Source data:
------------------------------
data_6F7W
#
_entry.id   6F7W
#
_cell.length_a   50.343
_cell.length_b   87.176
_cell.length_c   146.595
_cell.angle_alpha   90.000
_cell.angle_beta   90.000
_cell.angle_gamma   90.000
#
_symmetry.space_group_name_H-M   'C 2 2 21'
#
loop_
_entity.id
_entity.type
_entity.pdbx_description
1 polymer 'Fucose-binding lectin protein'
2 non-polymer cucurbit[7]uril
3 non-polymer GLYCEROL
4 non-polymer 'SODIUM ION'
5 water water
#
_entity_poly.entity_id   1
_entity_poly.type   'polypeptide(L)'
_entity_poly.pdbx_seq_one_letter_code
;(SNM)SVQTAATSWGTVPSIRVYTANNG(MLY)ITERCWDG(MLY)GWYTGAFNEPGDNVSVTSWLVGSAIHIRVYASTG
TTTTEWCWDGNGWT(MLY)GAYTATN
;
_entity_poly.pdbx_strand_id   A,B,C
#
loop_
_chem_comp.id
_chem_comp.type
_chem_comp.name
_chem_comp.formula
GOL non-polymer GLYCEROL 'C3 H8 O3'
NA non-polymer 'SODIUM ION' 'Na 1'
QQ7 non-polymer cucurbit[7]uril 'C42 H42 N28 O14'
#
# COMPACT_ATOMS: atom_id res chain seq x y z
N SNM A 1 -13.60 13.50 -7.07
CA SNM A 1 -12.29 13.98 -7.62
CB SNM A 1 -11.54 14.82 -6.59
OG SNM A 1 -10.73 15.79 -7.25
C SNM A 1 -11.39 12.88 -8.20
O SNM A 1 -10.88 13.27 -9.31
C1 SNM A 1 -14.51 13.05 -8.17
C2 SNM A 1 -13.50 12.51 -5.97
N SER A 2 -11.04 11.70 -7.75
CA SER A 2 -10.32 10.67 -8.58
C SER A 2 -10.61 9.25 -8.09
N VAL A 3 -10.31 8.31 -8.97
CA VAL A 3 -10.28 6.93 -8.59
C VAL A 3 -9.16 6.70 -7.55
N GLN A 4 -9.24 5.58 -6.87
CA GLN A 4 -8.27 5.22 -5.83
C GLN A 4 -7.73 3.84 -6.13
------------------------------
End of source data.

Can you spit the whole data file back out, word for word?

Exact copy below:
data_6F7W
#
_entry.id   6F7W
#
_cell.length_a   50.343
_cell.length_b   87.176
_cell.length_c   146.595
_cell.angle_alpha   90.000
_cell.angle_beta   90.000
_cell.angle_gamma   90.000
#
_symmetry.space_group_name_H-M   'C 2 2 21'
#
loop_
_entity.id
_entity.type
_entity.pdbx_description
1 polymer 'Fucose-binding lectin protein'
2 non-polymer cucurbit[7]uril
3 non-polymer GLYCEROL
4 non-polymer 'SODIUM ION'
5 water water
#
_entity_poly.entity_id   1
_entity_poly.type   'polypeptide(L)'
_entity_poly.pdbx_seq_one_letter_code
;(SNM)SVQTAATSWGTVPSIRVYTANNG(MLY)ITERCWDG(MLY)GWYTGAFNEPGDNVSVTSWLVGSAIHIRVYASTG
TTTTEWCWDGNGWT(MLY)GAYTATN
;
_entity_poly.pdbx_strand_id   A,B,C
#
loop_
_chem_comp.id
_chem_comp.type
_chem_comp.name
_chem_comp.formula
GOL non-polymer GLYCEROL 'C3 H8 O3'
NA non-polymer 'SODIUM ION' 'Na 1'
QQ7 non-polymer cucurbit[7]uril 'C42 H42 N28 O14'
#
# COMPACT_ATOMS: atom_id res chain seq x y z
N SNM A 1 -13.60 13.50 -7.07
CA SNM A 1 -12.29 13.98 -7.62
CB SNM A 1 -11.54 14.82 -6.59
OG SNM A 1 -10.73 15.79 -7.25
C SNM A 1 -11.39 12.88 -8.20
O SNM A 1 -10.88 13.27 -9.31
C1 SNM A 1 -14.51 13.05 -8.17
C2 SNM A 1 -13.50 12.51 -5.97
N SER A 2 -11.04 11.70 -7.75
CA SER A 2 -10.32 10.67 -8.58
C SER A 2 -10.61 9.25 -8.09
N VAL A 3 -10.31 8.31 -8.97
CA VAL A 3 -10.28 6.93 -8.59
C VAL A 3 -9.16 6.70 -7.55
N GLN A 4 -9.24 5.58 -6.87
CA GLN A 4 -8.27 5.22 -5.83
C GLN A 4 -7.73 3.84 -6.13